Not Our cup of tea! | Daily News


Not Our cup of tea!

Glyphosate is poison. There are hundreds of cases of visible damage caused by it. In such a situation, the prior proof is not necessary. The proof should be sought after the ban.

Take one point promoted in favour of glyphosate: it does not affect humans because of the absence of the shikimic acid metabolic pathway in the human body. The shikimic acid pathway exists in plants and some microorganisms. Glyphosate destroys it.

The claim mentioned above may be a truth in regard to glyphosate and the human body taken separately, but it is not the truth in regard to the human body as a whole. Even the weak-minded know that the human body harbours billions of bacteria in the intestines. People who read know that certain actions of these bacteria support crucial brain functions.

Glyphosate either kills or mutates bacteria. In fact, it was first introduced for that purpose. When bacteria in the human gut are killed by glyphosate ingested with food, certain brain functions are adversely affected. The ultimate effects are not even properly scientifically investigated but there is strong evidence that autism is one result. As well, there is strong visible evidence that traces of glyphosate in the body causes serious damage to fetuses – even causing miscarriages.

Calling for definite scientific proof in connection with this visible evidence is inappropriate. Our science is nowhere near a complete understanding of human metabolism. It is nowhere near even having an idea of what kind of research needs to be done. Therefore it is nowhere near having the equipment and laboratory conditions required to replicate natural conditions and metabolism. Older people will remember the liquor ban in the USA with controlled releases. It was labelled ‘prohibition’. The law was broken with vicious abandon by gangsters. It led to machine-gun battles between the police and gangsters, to violent deaths and crime on a massive scale.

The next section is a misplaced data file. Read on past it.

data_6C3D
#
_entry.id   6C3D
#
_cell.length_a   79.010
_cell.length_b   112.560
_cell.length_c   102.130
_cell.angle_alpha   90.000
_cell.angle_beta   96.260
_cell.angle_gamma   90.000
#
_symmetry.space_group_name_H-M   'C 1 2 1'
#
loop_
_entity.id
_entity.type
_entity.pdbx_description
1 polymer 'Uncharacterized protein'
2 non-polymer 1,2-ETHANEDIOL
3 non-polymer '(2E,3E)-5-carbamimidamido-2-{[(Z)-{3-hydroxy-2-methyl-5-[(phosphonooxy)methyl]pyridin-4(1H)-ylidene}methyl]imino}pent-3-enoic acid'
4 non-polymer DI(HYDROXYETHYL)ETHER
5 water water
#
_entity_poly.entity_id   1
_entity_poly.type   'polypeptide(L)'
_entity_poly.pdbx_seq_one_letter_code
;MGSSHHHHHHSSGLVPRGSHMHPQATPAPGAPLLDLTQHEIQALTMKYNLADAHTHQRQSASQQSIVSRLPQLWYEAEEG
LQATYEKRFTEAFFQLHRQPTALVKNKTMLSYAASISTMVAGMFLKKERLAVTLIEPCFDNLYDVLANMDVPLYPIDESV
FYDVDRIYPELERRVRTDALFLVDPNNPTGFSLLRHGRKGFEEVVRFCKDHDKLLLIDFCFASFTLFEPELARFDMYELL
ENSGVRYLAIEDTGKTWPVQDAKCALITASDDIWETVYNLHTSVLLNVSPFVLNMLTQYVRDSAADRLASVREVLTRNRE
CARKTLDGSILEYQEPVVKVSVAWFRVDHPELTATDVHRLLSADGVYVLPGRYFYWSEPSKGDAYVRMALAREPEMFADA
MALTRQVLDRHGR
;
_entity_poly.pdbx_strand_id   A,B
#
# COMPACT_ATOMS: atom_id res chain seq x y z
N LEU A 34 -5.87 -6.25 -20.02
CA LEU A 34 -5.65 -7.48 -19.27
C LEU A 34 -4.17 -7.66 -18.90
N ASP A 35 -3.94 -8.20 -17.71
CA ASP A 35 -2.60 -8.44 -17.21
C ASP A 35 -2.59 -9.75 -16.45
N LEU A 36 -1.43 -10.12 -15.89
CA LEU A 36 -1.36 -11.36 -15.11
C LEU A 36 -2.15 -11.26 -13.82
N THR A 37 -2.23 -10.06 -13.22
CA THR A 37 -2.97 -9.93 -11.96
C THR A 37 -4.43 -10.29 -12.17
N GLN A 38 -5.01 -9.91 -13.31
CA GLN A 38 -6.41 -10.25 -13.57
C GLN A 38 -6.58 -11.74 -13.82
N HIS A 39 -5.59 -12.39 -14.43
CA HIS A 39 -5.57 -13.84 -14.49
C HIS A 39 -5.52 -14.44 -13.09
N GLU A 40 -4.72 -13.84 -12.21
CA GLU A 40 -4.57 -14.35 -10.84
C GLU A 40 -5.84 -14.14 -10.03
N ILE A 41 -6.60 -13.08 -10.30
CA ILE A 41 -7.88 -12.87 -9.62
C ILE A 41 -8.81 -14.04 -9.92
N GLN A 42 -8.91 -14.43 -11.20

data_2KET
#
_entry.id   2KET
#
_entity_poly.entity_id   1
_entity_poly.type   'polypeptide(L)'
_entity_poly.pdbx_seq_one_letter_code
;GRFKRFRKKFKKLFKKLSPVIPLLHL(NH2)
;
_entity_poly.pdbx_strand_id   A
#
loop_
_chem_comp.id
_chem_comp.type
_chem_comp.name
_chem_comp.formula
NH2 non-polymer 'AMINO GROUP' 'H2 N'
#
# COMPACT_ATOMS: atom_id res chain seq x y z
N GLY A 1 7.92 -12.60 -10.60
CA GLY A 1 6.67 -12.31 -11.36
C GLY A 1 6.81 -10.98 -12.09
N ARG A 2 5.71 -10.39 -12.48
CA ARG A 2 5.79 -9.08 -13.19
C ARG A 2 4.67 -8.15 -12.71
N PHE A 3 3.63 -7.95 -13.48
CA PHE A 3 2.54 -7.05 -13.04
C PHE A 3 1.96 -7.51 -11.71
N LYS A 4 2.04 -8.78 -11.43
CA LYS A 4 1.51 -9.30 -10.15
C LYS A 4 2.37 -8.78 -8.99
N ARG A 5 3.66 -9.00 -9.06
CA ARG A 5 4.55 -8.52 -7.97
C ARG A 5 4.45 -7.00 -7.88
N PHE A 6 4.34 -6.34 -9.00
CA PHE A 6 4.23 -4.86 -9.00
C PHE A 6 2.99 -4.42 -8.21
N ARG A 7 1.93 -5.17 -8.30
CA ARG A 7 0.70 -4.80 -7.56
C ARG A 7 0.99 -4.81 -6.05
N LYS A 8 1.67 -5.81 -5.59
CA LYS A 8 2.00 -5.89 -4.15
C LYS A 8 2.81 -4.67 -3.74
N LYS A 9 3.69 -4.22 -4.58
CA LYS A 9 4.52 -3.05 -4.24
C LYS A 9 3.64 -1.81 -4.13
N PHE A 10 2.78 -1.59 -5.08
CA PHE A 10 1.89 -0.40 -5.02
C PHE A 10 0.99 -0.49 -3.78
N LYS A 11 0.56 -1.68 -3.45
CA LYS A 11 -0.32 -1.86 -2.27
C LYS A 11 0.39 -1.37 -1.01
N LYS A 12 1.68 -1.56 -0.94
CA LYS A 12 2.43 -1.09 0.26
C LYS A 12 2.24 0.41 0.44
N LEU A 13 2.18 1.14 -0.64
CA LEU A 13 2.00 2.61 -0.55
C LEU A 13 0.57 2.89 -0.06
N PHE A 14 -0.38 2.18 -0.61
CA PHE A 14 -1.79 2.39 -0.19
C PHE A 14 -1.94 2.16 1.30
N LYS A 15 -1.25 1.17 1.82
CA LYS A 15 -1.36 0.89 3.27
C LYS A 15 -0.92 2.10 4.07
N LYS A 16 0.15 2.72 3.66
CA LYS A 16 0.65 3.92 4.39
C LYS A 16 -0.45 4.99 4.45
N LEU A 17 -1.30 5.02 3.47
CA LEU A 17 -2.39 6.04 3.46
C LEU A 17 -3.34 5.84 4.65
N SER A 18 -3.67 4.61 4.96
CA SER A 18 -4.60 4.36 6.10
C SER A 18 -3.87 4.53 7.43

In Sri Lanka, even now, the tea industry cannot control the ‘controlled’ release of refuse tea. It is being illegally obtained and distributed by several gangs. It is being exported too, seriously damaging the highly respected Ceylon Tea brand. This export racket has got so bad that the STF has been specially assigned to put a stop to it. Similarly, the authorities cannot control the illegal drugs trade and the kasippu trade.

Do the authorities want a similar criminal problem arising from glyphosate?

What is wrong with the tea industry? Is it being led by blinkered, uninformed, uneducated and unimaginative people? Why do they have such a deep yearning for glyphosate?

Do not they know that in Turkey, the state-owned tea company, Çaykur, is prospering while our state-owned SPC and JEDB were buried alive by irresponsible, semi-educated, unprincipled political appointees and employees? The privately managed regional plantation companies are approaching a similar end.

Our tea industry is 150 years old while the Turkish tea industry is only 97 years old. But Çaykur, based in the Rize region of Turkey, with nine regional directorates, has 75,900 hectares (187,500 acres) of cultivated tea under its command. It has a turnover of US$ 700 million.